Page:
Pretty impressive for a eBook Reader. This is much better as compared to Kindle 2 or 1.

My Wishlist

I would like this device to have few more things. As OLED is becoming popular and cheaper, It’s possible to shrink this device to 0.2″ thickness. I know that would add 100 to $200 more, but it would be nice to have as an option.

The current device doesn’t ship with a charger. Only way to charge is via USB. now this could get hard when you are sitting outside without your notebook or when your notebook battery is already running out of juice while traveling.

But it could be just me.

Verdict?
What’s more than what I discussed is the Open-ness. This means you can get millions of eBooks on this device for free or cheap. Why? Because you can get PDF and ePUB formats OOB on this device.

The most important thing about a eBook reader if the crispness of the text — How well it does with your eyes over prolonged reading. I’m happy and proud to state this. I’m convinced. Such displays use technology called eInk Display also called EPDs, and Sony seems to have best of it’s kind.

Coming to the price of $299, it’s a fair deal to most. But some will argue on getting Netbook instead. But trust me, it’s a pleasure reading on this device.

Definitely, this is a better device to go for than Kindle 2. But wait what about Mac Tablet?

If you feel I missed something, feel free to write back. I`ll be happy to comment.

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Credits to ZDnet (for similar review), SonyStyle.com (for photos)

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  • rose

    great review. i’ve been following the various e-readers coming out on the marketplace, and i wonder how the name of the device affects the reception to the product. interesting article over here: http://onthebutton.wordpress.com/2009/08/13/books-are-so-yesterday/

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  • Brian J

    Does it have a wireless connectivity feature too?

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  • Nah, It’s not there. A simple wifi & 3G would have done wonders but I guess to extend battery life, Sony didn’t consider it.

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  • Druzil

    I bought a Hanlin EZReader – which I’m loving. It’s not as well known as the Kindle’s or Sony, but after some research I thought it was better value. It supports more document formats and is slightly lighter than the Sony. The battery life is brilliant ( I read about 1-2 hours a day and leave the ebook “on” constantly. I’ve had it for 3 months and have charged it twice since then.) I don’t see the need for a touchscreen on a reading device – I prefer my hand being stationary between page turns, on the button where you naturally hold the book.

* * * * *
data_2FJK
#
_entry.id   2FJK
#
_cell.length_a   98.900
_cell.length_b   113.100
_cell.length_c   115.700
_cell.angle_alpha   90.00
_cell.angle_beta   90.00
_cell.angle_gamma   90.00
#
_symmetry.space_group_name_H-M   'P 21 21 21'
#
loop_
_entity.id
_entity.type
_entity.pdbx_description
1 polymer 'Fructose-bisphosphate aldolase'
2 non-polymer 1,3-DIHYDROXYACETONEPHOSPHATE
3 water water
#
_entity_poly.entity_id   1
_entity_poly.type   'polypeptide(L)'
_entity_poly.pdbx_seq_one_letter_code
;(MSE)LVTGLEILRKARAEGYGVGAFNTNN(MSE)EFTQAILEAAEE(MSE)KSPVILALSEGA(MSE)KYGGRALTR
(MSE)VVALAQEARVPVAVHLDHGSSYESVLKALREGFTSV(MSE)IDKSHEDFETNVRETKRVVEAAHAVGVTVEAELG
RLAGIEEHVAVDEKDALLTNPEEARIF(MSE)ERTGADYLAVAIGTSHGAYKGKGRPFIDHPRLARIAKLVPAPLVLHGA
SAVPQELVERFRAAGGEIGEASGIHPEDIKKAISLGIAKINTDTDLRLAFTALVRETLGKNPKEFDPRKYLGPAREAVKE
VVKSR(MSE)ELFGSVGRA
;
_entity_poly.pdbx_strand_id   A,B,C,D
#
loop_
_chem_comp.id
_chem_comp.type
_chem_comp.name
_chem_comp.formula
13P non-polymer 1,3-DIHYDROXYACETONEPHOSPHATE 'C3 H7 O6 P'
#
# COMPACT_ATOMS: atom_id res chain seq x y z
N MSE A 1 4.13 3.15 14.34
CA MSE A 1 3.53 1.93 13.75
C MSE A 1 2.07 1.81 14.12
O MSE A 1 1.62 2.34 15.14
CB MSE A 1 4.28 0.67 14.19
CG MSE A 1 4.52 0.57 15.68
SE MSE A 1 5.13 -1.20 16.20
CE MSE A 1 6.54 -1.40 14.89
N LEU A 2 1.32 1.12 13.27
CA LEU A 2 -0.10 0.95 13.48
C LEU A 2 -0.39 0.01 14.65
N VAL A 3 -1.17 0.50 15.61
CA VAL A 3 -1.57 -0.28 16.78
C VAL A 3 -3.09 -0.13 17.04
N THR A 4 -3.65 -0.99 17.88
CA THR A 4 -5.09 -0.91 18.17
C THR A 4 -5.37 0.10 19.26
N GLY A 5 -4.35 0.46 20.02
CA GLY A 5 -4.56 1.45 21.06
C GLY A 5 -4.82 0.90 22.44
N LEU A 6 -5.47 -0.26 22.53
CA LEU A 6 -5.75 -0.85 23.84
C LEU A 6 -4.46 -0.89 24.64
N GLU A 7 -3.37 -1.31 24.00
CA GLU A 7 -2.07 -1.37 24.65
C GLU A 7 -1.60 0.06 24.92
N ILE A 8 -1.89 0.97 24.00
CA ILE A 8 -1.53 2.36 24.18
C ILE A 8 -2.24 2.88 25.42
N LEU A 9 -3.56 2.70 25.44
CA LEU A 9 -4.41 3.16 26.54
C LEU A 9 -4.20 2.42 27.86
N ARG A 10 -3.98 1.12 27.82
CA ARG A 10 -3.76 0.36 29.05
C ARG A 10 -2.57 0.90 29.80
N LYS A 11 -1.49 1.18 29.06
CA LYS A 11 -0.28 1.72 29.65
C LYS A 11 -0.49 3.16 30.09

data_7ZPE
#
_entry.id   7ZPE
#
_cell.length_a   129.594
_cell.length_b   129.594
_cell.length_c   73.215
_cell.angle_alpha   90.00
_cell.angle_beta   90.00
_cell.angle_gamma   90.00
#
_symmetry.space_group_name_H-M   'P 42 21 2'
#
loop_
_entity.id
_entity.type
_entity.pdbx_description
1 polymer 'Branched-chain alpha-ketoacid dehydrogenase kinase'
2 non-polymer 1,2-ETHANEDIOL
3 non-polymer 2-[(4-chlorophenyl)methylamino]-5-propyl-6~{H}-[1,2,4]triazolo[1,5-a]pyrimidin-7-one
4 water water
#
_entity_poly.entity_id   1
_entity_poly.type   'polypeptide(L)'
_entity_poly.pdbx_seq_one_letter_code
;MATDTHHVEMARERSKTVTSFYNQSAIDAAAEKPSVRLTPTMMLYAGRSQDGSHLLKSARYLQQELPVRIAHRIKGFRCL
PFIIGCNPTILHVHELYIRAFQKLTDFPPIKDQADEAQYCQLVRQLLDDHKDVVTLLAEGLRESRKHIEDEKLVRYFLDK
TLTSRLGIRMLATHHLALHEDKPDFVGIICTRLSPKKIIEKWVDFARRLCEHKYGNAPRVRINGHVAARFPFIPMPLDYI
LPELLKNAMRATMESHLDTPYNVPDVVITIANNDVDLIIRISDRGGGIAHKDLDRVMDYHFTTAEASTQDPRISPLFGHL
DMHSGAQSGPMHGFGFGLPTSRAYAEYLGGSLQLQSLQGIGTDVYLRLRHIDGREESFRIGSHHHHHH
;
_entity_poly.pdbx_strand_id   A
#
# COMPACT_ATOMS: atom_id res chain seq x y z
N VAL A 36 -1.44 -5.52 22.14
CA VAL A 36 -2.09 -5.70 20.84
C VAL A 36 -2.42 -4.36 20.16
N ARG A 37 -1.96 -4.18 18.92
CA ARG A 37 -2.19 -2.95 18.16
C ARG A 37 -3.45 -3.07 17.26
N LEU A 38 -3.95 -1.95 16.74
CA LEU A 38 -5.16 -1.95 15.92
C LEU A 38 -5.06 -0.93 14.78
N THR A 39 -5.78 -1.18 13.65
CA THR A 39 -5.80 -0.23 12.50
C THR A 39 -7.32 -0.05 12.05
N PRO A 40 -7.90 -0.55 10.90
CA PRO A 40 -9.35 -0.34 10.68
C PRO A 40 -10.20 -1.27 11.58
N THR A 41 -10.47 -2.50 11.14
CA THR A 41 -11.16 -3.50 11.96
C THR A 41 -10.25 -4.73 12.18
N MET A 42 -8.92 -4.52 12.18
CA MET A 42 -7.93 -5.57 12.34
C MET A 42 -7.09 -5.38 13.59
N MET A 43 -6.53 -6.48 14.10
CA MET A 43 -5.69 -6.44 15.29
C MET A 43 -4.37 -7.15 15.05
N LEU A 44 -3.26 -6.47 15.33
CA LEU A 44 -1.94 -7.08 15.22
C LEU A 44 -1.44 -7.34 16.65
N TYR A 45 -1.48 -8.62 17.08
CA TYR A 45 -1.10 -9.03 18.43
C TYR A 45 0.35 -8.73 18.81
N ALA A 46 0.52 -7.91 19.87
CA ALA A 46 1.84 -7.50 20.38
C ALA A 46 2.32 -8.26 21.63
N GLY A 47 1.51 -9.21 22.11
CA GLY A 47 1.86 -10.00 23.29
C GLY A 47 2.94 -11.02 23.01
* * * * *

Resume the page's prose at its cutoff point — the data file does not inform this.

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  • brevityverb

    Aside from the hardware issues like glare and low contrast, bugs in the software make owning the reader a nightmare experience. Imagine purchasing expensive books that you can only read in the pc, not in the reader itself! You also cannot manage the books from the reader; you have to connect it to the pc and delete/manage/add collections using the pc. Sony has always had problems with software (like SonicStage for its walkmans) and very poor support. You always have to charge the reader by connecting it to the pc.

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  • brevityverb

    Aside from the hardware issues like glare and low contrast, bugs in the software make owning the reader a nightmare experience. Imagine purchasing expensive books that you can only read in the pc, not in the reader itself! You also cannot manage the books from the reader; you have to connect it to the pc and delete/manage/add collections using the pc. Sony has always had problems with software (like SonicStage for its walkmans) and very poor support. To charge it, you always have to connect the reader to the pc.

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  • richcornell

    Basically the readability of the prs-600 is intolerable. You can't read it well in anything except perfect conditions and even then a .pdf with highlighted links is virtually blacked out completely. It's a beautifully designed unit and I love it so much. The Kindles are crap but can be read in virtually any kind of light except in the dark and are far over-priced. The prs-600 has three shades for reading – medium grey, dark grey and almost black. The idea of these things is to be able to read them – I'm keeping my crap Kindle – taking back the prs-600 and waiting for Apple to take over the the entire market. Save your money for now.

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  • Angie Poe

    Does the sony reader 600 have a backlight?